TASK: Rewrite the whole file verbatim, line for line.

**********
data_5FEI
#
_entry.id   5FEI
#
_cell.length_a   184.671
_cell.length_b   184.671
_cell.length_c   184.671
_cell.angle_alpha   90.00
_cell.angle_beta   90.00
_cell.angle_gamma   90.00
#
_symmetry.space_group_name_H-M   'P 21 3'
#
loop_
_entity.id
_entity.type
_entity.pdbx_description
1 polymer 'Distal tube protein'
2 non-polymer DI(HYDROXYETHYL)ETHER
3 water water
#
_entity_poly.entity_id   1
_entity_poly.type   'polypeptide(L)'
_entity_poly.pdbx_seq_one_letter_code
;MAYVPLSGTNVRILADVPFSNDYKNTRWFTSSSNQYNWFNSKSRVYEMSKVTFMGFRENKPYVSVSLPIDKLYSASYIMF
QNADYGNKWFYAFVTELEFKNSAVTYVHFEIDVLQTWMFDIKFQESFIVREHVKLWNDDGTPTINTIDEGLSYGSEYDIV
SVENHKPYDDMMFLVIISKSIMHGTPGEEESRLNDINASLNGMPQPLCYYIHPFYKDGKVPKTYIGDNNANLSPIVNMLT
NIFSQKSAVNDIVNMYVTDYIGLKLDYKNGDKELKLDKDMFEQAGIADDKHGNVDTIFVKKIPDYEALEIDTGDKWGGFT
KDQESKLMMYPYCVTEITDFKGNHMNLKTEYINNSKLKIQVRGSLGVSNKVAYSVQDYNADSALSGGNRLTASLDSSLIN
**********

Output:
data_5FEI
#
_entry.id   5FEI
#
_cell.length_a   184.671
_cell.length_b   184.671
_cell.length_c   184.671
_cell.angle_alpha   90.00
_cell.angle_beta   90.00
_cell.angle_gamma   90.00
#
_symmetry.space_group_name_H-M   'P 21 3'
#
loop_
_entity.id
_entity.type
_entity.pdbx_description
1 polymer 'Distal tube protein'
2 non-polymer DI(HYDROXYETHYL)ETHER
3 water water
#
_entity_poly.entity_id   1
_entity_poly.type   'polypeptide(L)'
_entity_poly.pdbx_seq_one_letter_code
;MAYVPLSGTNVRILADVPFSNDYKNTRWFTSSSNQYNWFNSKSRVYEMSKVTFMGFRENKPYVSVSLPIDKLYSASYIMF
QNADYGNKWFYAFVTELEFKNSAVTYVHFEIDVLQTWMFDIKFQESFIVREHVKLWNDDGTPTINTIDEGLSYGSEYDIV
SVENHKPYDDMMFLVIISKSIMHGTPGEEESRLNDINASLNGMPQPLCYYIHPFYKDGKVPKTYIGDNNANLSPIVNMLT
NIFSQKSAVNDIVNMYVTDYIGLKLDYKNGDKELKLDKDMFEQAGIADDKHGNVDTIFVKKIPDYEALEIDTGDKWGGFT
KDQESKLMMYPYCVTEITDFKGNHMNLKTEYINNSKLKIQVRGSLGVSNKVAYSVQDYNADSALSGGNRLTASLDSSLIN